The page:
GreenPeace’s recent protest of scaling the walls of Parliament Hill to protest green house gas (GHG) emissions from the tar sands was certainly well-intentioned. GHG emissions in Canada have been steadily increasing ever since Canada signed the Kyoto Accord. The following chart from Environment Canada makes it painfully clear that
- GHG emissions in Canada have been steadily climbing since 1983.
- GHG-Intensity is a false metric for tracking GHG emissions.
- There is a strong correlation between energy usage and GHG in Canada.
But are is Oil Sand mining the biggest source of the problem? Not by a long shot.
Environment Canada compiles an inventory of GHG emissions every year. Since this takes them a while to add up, the most recent data available is for 2007. A quick scan through this data with a calculator reveals that the top 3 sources of GHG emissions come from:
- Transportation (cars, trucks, planes) at 200 Mega Tonnes
- Mining, Oil & Gas, extraction and processing at 158 Mega Tonnes
- Electricity & Heat generation at 126 MegaTonnes
(1) and (3) are not surprising considering that Canada is the largest country in the world with a sparse population living in one of the coldest regions on our planet. GreenPeace would have us believe that (2) is because of the Oil Sands, but only 18% of these emissions actually come from Oil Sands extraction and processing.
In fact, according to Environment Canada’s GHG Inventory. over twice this amount (41% of mining, oil & gas industry emissions) comes from “fugitive” emissions that are caused by gas escaping from traditional oil & gas extraction through flaring, venting, burn-offs, leakage, etc. Better engineering and less carelessness by roughnecks out in the bush would go twice as far in protecting our environment than targetting the oil sands industry.
Our #1 problem, transportation, breaks down almost evenly between personal use (87 Mt) and trucking-related (81 Mt) with aviation, railways and marine use mopping up the remaining (32 Mt). More aggressive standards on fuel-related emissions and greater incentives for using electric/hybrid, clean diesel, and alternative fuel vehicles would have made it easy for Canada to live up to its Kyoto promises.
However, digging into the contributors for Electricity production reveals that there are 2 companies that EACH produce more GHG than all of the oil sands producers put together!
The environmental watchdog, Corporate Knights, is a well-respected and independent publication that publishes an annual list of the best and worst companies as measured by their environmental practices. Their most recent Carbon 50 report, reveals that two corporations,
- TransAlta and
- Ontario Power Generation,
EACH emit as much GHG as the entire oil sands industry.
Although both these polluters have plans to clean up their act, these plans are being measured using an Intensity-Based metric of Total Pollution / Total Electricity Produced.
Using this metric (which was originated by the Harper & Bush administrations to avoid accountability on climate change), it is OK to increase pollution as long as you also increase the amount of electricity generated. This enables the polluter to make faint progress, maximize public relations, and avoid accoutability.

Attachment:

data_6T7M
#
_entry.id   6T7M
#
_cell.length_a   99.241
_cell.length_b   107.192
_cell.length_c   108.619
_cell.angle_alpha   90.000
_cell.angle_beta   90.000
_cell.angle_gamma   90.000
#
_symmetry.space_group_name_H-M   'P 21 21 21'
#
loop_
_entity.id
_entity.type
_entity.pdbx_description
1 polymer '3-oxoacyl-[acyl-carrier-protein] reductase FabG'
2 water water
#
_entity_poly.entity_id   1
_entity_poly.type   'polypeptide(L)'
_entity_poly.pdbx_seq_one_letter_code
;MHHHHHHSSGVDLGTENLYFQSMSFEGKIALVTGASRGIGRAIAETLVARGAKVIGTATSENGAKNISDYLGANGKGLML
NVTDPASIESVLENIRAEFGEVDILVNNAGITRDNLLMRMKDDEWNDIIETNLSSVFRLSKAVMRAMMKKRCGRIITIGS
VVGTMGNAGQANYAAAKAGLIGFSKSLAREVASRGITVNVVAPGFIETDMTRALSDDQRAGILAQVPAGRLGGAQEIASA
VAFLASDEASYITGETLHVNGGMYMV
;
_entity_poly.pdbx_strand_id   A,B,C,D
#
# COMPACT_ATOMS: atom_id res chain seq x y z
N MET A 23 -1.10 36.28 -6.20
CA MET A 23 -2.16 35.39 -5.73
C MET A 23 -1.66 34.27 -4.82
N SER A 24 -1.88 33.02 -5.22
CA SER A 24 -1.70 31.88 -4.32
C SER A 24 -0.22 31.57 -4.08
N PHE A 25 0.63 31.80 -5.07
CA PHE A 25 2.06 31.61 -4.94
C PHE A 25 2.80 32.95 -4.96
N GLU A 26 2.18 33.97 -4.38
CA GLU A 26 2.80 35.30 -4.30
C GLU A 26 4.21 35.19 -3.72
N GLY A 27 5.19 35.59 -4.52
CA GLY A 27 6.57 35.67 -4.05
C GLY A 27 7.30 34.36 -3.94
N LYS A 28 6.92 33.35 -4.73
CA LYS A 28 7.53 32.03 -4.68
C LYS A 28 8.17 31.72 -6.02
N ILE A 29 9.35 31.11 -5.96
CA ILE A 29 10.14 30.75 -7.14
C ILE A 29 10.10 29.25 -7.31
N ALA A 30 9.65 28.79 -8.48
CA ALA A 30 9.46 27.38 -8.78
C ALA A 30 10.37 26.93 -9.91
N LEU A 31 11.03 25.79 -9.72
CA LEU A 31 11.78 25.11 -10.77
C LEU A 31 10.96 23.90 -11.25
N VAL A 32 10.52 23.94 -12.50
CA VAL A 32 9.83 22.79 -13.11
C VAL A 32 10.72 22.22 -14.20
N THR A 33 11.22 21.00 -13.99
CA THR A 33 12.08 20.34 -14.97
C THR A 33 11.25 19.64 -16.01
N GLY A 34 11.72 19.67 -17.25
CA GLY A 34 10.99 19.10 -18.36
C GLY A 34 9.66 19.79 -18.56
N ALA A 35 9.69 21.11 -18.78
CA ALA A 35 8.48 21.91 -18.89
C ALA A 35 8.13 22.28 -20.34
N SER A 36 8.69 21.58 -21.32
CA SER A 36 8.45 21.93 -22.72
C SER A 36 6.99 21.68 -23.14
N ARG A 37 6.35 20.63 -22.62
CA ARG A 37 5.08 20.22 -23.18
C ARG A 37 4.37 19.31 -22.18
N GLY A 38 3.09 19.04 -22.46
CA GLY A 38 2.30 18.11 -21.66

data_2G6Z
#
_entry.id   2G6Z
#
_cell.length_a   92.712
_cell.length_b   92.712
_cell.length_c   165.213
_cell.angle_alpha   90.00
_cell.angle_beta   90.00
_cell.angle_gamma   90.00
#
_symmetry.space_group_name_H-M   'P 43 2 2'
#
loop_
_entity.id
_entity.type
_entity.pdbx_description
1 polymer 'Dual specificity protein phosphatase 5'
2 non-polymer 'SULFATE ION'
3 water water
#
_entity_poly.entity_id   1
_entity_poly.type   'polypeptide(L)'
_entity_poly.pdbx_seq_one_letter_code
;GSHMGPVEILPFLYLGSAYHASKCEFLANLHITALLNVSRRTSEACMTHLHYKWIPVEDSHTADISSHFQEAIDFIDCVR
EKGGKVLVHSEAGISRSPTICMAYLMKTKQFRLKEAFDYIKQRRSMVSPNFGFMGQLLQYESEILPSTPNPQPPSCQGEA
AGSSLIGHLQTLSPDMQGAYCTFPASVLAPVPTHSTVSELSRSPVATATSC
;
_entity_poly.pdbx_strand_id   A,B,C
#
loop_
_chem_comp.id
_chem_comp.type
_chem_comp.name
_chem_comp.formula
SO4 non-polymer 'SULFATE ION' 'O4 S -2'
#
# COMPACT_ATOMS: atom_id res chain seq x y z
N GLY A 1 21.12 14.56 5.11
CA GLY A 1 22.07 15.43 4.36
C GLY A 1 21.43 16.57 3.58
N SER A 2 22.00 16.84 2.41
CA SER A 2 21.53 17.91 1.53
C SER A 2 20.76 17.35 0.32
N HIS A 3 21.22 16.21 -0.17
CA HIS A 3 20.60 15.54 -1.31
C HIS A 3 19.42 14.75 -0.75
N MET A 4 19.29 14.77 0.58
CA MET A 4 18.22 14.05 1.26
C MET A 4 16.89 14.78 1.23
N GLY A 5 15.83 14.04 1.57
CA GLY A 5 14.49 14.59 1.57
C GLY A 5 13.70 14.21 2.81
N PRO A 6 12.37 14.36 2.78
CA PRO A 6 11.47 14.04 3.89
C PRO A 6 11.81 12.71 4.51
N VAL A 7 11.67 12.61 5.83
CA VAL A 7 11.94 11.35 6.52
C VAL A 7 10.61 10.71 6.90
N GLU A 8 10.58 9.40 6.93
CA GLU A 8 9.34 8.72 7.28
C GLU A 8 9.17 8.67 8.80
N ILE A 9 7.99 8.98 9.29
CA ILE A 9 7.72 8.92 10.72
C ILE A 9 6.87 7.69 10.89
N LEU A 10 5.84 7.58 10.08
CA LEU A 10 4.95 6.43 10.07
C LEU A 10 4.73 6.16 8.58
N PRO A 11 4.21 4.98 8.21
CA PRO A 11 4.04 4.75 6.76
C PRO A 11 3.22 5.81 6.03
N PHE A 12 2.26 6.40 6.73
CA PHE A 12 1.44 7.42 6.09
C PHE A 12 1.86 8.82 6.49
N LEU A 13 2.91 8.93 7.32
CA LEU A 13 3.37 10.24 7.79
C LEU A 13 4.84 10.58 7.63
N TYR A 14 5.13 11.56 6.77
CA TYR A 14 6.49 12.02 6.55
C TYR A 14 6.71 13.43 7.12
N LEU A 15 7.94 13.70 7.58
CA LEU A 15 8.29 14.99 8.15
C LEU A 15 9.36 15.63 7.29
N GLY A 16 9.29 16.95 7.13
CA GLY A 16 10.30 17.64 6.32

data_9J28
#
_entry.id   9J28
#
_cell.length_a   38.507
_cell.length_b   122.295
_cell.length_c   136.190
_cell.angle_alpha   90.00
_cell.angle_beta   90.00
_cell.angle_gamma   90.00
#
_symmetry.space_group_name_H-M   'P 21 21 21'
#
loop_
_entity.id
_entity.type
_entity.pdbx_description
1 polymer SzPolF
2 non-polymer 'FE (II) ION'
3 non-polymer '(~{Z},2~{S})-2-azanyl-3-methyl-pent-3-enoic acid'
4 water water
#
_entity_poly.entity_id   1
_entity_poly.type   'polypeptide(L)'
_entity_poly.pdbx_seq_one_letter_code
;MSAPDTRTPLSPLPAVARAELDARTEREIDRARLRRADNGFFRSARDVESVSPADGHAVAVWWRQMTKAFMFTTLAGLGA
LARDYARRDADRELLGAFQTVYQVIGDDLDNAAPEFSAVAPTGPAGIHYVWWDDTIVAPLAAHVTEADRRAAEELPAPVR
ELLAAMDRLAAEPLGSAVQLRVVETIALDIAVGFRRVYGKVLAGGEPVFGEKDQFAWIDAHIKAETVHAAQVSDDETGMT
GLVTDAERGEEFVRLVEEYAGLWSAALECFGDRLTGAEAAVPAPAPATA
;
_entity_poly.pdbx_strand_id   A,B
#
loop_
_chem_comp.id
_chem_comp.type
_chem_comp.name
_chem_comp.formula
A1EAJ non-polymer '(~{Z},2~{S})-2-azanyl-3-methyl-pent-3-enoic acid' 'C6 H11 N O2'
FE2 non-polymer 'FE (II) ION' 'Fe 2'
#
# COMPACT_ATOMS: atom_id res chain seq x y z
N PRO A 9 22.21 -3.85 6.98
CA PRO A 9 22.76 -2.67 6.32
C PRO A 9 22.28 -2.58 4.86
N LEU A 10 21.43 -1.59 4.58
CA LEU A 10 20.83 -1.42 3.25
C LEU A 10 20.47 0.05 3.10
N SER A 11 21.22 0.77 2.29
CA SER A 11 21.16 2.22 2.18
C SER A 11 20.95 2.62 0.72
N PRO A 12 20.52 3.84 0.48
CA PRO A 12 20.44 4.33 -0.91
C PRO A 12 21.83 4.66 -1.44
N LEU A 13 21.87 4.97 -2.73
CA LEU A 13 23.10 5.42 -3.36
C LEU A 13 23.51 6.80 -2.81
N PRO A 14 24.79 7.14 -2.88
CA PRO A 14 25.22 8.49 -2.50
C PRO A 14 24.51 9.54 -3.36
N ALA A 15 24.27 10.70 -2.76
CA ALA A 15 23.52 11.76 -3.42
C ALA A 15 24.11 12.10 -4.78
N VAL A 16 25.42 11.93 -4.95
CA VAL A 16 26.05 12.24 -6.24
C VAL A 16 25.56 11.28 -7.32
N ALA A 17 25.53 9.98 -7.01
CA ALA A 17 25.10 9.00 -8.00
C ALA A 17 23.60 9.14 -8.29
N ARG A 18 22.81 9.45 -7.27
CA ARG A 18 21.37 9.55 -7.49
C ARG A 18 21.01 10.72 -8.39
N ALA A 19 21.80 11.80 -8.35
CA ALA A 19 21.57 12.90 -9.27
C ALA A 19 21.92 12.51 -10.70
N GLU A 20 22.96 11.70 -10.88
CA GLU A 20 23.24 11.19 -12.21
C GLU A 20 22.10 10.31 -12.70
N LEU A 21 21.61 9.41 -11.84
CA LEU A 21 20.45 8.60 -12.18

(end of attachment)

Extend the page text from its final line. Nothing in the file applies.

We need to reject the intensity-based lie by refusing to allow politicians and corporations to hide behind it. Mr. Bush is now a historical figure and Mr. Harper recently flip-flopped and is no longer using it, but we also need to hold corporate Canada accountable too.
TransAlta (TA) is Canada’s largest investor owned electric power producer, producing 55% of its current 8.8 GW output from GHG-emitting, coal-fired power plants. Despite their corporate rhetoric about investing in green replacement sources, according to their investor information, TA has more coal-fired new production (271 MW) under near-term construction than renewable wind or hydro production (153 MW).
In fact, even after bringing a further 692 MW of renewable energy online by 2013, only 24% of TA’s electrical production will be from renewable energy sources.
One of the reasons for their wimpy plan is that TA has failed to include GHG reduction as a corporate key performance metric. TA has adopted non-finanical key performance measures such as Availability and Safety but not GHG reduction. Sadly, TA’s annual report measures future progress (page 58) using GHG Intensity metrics as if they are useful metrics. As a result, their executives can pocket bonus compensation while continuing to pollute our air.
Clearly TA’s leadership needs to hear from their green-minded investors that how they make money is just as important has how much money they make!! Mr. Gordon Giffin is the Board member who Chairs the Governance & Environment Committee of the Board.
Ontario Power Generation (OPG) is Canada’s largest government-owned electricity producer, producing 22% of its 21.7 GW from GHG-emitting gas and coal sources. OPG has established a target of zero production from coal by 2014 but also uses an intensity-based metric to measure progress.
This enables OPG to crow about a 2% reduction per GWhr while pumping out 28.4 Mt of GHG in 2007 – more than the entire oil sands industry. Under OPG’s flimsy plan, their zero-coal target can be acheived by replacing coal-sourced power with gas-sourced power. Since fewer GHG are produced by gas than coal, their intensity-based metric will show a reduction while total GHG pollution continues to increase.
OPG’s public relations also fail to come clean on the fact that OPG’s “renewable” power sources are actually dominated by nuclear power production which is neither green nor a renewable resource. While nuclear is “clean” from a GHG perspective, only 26% of the 21 GW produced in Ontario in August 2009 was from renewable and green sources.
OPG gets its marching orders from Mr. Gerry Phillips, Ontario’s Minister of Energy. I’m sure he’d like to hear from you.